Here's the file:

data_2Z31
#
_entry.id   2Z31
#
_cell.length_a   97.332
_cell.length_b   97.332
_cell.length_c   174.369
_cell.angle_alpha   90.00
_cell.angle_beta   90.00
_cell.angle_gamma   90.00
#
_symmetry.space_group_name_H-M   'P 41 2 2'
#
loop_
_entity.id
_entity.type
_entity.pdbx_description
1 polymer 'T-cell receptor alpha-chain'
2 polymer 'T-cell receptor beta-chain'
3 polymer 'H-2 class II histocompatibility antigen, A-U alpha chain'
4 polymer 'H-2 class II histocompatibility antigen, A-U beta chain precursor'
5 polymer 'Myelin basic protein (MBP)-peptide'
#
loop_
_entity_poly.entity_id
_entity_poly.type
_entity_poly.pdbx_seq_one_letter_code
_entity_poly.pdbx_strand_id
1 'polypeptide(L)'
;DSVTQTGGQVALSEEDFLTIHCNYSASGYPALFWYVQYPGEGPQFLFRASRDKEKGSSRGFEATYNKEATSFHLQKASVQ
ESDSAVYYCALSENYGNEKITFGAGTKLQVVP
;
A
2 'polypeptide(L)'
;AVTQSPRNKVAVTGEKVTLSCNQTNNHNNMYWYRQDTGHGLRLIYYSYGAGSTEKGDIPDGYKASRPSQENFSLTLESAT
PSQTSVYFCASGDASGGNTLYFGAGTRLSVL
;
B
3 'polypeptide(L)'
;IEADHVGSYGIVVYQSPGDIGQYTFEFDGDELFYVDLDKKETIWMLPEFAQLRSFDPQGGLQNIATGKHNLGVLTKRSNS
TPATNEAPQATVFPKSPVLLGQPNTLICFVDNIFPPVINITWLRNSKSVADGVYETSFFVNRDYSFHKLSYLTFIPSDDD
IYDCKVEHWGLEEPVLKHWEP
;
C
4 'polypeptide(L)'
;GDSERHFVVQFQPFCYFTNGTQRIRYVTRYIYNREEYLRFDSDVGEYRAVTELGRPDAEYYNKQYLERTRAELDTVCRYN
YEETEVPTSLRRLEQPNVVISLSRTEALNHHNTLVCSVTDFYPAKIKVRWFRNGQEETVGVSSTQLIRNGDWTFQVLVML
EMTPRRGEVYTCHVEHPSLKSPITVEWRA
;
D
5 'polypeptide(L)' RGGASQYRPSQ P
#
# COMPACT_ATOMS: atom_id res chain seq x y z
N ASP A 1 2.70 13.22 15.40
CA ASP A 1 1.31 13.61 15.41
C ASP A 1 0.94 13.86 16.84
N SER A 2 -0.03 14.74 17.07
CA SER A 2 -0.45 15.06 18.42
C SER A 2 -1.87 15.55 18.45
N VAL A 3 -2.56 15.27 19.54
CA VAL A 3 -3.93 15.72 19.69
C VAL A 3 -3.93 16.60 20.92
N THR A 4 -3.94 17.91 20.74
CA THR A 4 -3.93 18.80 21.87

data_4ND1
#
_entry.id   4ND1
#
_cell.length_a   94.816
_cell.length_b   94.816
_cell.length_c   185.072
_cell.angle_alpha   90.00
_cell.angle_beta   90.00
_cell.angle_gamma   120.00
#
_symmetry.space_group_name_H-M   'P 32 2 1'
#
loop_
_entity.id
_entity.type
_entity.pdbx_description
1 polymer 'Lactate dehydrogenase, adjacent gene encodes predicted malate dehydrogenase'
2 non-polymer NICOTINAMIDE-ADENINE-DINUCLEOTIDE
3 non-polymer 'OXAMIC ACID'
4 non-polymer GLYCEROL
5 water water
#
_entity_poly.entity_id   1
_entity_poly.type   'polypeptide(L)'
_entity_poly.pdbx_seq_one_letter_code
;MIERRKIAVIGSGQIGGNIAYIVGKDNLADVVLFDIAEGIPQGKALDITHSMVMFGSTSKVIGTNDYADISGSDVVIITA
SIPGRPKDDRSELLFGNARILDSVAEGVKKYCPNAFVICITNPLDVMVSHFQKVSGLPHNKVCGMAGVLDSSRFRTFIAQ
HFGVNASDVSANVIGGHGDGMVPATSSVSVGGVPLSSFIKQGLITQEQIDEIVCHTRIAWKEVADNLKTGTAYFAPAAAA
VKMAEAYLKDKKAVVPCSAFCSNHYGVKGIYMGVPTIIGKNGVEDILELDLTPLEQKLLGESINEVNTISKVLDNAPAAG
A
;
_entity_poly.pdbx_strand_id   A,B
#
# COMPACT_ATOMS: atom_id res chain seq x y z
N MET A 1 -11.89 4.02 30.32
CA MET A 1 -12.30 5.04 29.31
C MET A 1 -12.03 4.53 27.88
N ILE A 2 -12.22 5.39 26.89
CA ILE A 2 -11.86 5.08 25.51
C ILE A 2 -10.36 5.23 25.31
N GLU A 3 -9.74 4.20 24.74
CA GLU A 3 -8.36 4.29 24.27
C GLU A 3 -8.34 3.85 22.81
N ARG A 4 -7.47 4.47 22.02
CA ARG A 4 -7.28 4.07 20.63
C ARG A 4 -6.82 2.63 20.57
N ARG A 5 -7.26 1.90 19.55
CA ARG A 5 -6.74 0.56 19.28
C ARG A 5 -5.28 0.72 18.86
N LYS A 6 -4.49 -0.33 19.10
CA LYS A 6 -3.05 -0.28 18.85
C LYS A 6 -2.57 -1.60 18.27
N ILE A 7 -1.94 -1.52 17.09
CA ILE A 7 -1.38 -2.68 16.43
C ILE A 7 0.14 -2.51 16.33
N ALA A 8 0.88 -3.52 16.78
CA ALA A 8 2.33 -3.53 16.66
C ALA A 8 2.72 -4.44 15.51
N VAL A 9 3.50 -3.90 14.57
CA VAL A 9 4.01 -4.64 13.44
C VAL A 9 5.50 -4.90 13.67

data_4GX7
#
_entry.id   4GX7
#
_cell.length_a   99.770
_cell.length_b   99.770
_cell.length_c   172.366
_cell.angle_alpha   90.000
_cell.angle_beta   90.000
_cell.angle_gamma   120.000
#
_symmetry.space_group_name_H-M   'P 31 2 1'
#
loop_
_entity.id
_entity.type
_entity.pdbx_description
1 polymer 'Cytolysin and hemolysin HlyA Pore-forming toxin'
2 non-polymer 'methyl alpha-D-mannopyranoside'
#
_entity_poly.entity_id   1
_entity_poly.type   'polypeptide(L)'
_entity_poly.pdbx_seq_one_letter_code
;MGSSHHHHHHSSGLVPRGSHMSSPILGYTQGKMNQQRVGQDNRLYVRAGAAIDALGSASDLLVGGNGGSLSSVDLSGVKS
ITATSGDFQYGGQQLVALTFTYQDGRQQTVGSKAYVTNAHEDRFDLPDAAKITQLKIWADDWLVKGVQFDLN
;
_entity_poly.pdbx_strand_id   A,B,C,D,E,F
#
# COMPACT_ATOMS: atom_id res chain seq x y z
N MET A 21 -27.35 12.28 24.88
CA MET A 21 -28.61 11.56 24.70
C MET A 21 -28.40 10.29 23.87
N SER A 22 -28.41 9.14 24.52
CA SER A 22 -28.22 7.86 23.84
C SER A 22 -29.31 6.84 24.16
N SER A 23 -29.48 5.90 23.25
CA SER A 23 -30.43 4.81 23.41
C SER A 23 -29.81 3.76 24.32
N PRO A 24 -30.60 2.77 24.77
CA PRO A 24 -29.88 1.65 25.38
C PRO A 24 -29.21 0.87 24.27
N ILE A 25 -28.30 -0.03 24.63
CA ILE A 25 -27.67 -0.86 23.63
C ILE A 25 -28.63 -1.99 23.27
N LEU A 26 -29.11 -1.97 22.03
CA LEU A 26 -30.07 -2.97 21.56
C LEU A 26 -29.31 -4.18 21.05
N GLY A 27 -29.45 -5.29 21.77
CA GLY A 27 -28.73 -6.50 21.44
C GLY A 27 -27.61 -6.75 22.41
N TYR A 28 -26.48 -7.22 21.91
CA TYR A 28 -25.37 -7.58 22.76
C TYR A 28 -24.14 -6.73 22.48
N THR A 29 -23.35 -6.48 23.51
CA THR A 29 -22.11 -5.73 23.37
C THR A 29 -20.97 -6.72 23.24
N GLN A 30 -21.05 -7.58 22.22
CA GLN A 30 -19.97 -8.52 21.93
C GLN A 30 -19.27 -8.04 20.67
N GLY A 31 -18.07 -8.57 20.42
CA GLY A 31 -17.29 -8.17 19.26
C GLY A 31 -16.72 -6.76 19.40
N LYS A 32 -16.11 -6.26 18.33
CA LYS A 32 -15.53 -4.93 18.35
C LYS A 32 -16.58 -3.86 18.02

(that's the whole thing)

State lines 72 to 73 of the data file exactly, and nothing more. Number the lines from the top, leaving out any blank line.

_cell.angle_alpha   90.00
_cell.angle_beta   90.00